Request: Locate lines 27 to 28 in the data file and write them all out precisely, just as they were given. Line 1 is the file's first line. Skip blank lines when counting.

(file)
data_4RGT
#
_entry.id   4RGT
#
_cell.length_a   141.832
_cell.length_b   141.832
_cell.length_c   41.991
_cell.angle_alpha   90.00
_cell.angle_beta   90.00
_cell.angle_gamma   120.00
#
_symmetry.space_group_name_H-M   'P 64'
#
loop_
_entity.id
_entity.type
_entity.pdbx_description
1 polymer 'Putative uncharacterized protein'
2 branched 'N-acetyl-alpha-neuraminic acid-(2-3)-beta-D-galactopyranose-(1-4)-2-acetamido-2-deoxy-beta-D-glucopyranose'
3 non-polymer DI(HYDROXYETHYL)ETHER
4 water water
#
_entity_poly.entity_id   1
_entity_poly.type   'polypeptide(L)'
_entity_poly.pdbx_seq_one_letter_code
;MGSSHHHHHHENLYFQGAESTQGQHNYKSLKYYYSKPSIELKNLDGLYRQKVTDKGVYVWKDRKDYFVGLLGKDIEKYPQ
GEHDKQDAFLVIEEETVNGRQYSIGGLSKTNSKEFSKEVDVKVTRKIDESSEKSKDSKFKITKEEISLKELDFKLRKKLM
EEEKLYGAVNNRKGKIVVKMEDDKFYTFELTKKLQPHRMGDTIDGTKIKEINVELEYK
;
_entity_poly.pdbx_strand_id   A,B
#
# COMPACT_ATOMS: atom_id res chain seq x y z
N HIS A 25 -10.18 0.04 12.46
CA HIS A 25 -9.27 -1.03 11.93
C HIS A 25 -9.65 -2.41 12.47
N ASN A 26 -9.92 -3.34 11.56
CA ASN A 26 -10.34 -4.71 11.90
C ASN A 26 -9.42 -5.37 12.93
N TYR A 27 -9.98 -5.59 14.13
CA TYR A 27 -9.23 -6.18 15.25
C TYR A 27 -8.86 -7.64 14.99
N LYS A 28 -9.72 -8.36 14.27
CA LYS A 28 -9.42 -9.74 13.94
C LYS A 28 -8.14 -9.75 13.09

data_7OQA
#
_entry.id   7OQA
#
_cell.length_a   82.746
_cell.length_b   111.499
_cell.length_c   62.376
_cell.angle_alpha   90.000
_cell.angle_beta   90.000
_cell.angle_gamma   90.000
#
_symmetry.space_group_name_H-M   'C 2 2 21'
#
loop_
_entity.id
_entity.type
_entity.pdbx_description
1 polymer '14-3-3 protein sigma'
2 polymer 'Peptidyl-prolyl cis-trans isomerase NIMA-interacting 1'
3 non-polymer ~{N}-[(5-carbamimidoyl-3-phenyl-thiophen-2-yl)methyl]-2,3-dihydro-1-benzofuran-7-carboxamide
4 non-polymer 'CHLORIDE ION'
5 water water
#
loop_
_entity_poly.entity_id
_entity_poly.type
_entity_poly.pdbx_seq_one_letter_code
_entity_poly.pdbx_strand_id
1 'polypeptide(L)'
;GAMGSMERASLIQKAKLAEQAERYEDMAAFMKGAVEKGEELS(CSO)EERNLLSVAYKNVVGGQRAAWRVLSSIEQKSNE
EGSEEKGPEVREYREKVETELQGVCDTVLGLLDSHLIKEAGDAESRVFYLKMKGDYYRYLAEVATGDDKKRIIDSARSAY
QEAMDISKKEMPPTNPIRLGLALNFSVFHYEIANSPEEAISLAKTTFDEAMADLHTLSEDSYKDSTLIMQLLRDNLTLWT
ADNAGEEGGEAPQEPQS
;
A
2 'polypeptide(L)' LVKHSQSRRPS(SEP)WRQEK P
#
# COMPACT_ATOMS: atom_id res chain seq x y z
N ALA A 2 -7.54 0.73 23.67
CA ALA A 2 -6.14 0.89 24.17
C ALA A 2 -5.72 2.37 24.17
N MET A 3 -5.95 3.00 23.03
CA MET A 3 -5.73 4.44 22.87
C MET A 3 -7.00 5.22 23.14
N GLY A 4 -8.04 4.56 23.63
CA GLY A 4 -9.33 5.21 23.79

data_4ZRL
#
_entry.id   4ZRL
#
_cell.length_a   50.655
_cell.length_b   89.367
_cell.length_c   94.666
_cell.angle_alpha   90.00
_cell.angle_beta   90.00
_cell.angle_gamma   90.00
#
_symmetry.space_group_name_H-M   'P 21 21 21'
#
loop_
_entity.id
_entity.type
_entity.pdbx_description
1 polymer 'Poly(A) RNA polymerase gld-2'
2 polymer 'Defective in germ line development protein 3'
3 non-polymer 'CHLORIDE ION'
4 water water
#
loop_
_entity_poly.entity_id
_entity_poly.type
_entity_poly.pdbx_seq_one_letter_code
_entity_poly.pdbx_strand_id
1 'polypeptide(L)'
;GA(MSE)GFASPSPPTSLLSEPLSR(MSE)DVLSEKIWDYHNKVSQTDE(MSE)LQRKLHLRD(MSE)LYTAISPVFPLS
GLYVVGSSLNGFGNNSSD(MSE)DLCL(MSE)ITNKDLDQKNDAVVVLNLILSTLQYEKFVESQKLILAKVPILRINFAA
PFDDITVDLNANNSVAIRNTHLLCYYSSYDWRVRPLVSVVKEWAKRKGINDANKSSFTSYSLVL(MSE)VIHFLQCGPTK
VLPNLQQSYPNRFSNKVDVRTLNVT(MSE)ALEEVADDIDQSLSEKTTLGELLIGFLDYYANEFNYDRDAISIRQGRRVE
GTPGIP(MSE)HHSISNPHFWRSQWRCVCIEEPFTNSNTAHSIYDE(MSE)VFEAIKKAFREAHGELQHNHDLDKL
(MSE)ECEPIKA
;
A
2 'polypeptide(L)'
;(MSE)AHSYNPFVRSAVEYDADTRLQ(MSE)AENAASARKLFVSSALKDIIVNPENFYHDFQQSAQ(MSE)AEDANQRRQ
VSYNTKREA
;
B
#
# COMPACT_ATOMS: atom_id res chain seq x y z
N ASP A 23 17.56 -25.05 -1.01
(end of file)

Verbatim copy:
GEHDKQDAFLVIEEETVNGRQYSIGGLSKTNSKEFSKEVDVKVTRKIDESSEKSKDSKFKITKEEISLKELDFKLRKKLM
EEEKLYGAVNNRKGKIVVKMEDDKFYTFELTKKLQPHRMGDTIDGTKIKEINVELEYK